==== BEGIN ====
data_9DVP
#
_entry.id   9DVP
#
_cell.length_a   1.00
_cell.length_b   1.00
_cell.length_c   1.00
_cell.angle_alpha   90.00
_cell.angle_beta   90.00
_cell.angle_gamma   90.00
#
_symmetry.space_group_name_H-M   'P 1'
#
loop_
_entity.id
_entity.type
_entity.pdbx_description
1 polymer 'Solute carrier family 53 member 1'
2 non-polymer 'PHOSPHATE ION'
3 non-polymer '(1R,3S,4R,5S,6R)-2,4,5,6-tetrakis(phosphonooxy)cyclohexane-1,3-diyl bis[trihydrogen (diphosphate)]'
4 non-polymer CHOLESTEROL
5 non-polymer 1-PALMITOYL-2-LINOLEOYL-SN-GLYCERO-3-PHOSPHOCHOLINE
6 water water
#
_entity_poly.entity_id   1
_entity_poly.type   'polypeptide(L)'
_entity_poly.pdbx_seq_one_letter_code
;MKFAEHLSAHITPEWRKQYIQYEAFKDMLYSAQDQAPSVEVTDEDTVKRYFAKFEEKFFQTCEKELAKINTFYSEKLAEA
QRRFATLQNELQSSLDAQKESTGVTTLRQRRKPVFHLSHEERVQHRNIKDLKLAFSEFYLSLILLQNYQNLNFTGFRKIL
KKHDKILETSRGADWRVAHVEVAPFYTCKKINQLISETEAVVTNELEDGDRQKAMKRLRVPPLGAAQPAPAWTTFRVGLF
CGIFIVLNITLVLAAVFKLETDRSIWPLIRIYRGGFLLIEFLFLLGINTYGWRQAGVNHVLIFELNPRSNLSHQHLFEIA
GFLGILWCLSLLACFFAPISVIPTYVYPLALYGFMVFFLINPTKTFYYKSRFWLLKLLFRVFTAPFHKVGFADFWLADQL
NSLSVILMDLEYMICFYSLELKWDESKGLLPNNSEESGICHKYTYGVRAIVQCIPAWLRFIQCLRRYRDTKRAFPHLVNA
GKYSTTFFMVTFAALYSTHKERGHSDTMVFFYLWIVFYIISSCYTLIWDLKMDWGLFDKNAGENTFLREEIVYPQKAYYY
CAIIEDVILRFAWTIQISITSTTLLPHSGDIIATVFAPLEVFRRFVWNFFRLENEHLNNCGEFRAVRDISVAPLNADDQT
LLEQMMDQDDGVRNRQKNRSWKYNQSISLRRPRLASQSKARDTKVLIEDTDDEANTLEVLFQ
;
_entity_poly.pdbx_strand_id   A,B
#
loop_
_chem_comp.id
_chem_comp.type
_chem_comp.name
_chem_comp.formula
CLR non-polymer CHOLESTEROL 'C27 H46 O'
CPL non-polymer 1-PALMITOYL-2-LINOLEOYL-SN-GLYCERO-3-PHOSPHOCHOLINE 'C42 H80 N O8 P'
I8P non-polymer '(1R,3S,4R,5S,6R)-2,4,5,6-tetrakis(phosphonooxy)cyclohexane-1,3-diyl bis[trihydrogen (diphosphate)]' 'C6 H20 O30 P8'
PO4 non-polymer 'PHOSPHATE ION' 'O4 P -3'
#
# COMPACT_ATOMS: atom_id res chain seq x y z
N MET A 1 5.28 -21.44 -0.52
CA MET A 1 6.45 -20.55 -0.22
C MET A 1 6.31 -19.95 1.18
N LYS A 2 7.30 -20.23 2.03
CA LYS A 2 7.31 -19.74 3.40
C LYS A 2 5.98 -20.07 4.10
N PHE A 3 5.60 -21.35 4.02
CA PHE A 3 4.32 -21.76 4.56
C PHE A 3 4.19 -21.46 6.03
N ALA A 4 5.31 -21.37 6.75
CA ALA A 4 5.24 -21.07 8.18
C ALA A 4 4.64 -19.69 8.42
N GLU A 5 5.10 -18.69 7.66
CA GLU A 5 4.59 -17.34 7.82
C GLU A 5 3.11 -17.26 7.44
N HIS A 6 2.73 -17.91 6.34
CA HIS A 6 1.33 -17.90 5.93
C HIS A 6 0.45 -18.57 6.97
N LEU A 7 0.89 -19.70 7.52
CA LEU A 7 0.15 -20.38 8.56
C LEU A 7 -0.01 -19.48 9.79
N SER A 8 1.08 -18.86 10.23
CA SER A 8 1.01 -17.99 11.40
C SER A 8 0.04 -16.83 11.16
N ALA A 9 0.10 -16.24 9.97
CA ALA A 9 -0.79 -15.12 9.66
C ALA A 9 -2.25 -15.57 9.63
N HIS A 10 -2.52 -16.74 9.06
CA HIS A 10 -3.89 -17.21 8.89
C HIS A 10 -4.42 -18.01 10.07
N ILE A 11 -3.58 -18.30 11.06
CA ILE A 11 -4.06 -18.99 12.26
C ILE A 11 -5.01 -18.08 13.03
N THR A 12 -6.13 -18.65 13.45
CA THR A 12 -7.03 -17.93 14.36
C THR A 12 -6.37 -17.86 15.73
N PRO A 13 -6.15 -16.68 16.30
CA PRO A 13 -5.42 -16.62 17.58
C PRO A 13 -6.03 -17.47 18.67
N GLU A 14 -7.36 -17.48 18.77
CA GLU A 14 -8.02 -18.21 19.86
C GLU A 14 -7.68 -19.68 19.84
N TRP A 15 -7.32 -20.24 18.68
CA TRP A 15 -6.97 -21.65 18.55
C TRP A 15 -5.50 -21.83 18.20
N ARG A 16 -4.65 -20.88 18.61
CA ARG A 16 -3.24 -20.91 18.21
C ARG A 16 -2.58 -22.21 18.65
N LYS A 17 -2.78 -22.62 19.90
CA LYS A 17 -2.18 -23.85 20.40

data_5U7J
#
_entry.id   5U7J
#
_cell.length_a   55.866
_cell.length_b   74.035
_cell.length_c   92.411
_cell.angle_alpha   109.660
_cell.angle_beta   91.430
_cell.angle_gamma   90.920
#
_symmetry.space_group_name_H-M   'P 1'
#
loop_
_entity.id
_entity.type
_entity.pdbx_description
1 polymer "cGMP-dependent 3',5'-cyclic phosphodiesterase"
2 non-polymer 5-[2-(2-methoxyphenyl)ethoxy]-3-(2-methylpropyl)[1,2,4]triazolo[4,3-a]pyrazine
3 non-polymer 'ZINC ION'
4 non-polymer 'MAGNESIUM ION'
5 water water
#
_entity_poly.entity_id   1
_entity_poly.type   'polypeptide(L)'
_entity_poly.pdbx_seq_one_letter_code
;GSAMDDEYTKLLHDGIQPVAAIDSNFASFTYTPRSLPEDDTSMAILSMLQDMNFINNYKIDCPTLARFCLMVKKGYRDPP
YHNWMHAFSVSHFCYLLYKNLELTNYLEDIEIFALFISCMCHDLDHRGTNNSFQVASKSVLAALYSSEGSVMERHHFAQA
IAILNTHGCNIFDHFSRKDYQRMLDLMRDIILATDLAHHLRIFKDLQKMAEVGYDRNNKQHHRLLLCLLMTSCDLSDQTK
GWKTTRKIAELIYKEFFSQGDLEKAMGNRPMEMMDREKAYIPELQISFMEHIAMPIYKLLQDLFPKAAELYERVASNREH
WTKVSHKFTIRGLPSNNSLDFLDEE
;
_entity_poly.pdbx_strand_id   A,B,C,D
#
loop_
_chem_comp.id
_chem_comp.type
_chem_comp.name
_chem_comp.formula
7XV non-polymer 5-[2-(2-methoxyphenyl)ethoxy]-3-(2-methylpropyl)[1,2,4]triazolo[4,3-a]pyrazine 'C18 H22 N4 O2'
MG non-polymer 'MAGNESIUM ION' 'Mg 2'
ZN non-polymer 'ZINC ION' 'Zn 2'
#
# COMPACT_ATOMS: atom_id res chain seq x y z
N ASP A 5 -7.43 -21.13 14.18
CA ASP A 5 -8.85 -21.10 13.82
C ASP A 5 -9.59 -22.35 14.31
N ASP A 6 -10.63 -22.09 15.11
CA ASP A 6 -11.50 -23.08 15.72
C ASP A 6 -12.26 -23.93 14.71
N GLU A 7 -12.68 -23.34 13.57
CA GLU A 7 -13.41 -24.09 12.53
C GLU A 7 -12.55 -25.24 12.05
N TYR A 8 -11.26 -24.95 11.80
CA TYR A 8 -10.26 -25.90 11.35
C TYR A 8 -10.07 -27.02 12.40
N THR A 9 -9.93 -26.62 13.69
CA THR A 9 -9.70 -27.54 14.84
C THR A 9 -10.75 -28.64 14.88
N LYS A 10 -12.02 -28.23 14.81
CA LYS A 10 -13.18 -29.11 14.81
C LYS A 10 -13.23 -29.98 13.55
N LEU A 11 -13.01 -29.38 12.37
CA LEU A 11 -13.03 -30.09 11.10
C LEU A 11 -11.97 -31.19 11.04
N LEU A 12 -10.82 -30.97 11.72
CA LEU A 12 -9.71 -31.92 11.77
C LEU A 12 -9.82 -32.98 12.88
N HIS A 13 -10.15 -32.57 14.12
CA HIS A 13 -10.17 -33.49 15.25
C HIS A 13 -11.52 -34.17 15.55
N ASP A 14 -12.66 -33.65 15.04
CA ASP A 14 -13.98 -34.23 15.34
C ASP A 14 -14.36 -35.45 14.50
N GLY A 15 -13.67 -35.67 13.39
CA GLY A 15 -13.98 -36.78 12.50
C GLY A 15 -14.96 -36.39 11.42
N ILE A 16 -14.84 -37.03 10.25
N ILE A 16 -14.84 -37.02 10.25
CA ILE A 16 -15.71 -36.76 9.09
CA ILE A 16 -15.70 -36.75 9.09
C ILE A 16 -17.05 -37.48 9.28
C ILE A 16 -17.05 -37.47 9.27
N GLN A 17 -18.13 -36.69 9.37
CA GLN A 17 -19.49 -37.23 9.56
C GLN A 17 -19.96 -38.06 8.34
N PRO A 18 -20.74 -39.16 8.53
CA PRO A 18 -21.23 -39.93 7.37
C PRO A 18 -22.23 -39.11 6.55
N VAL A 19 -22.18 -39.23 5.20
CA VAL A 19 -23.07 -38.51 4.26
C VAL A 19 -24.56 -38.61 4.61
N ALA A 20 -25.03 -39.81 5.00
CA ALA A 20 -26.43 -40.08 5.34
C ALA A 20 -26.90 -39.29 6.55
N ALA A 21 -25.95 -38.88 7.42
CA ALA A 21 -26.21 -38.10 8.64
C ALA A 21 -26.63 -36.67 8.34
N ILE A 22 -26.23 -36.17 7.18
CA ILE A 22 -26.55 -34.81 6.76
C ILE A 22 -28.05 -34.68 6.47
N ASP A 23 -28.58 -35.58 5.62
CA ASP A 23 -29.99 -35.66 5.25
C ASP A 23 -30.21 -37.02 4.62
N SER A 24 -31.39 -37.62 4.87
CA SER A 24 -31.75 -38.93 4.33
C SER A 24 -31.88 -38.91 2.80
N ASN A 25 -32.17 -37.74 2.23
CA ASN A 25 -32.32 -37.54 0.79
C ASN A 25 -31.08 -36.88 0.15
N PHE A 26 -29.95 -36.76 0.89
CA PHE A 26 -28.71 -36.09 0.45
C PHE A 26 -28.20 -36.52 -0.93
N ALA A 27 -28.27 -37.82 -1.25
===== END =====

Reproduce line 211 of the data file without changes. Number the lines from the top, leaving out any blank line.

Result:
N PHE A 26 -29.95 -36.76 0.89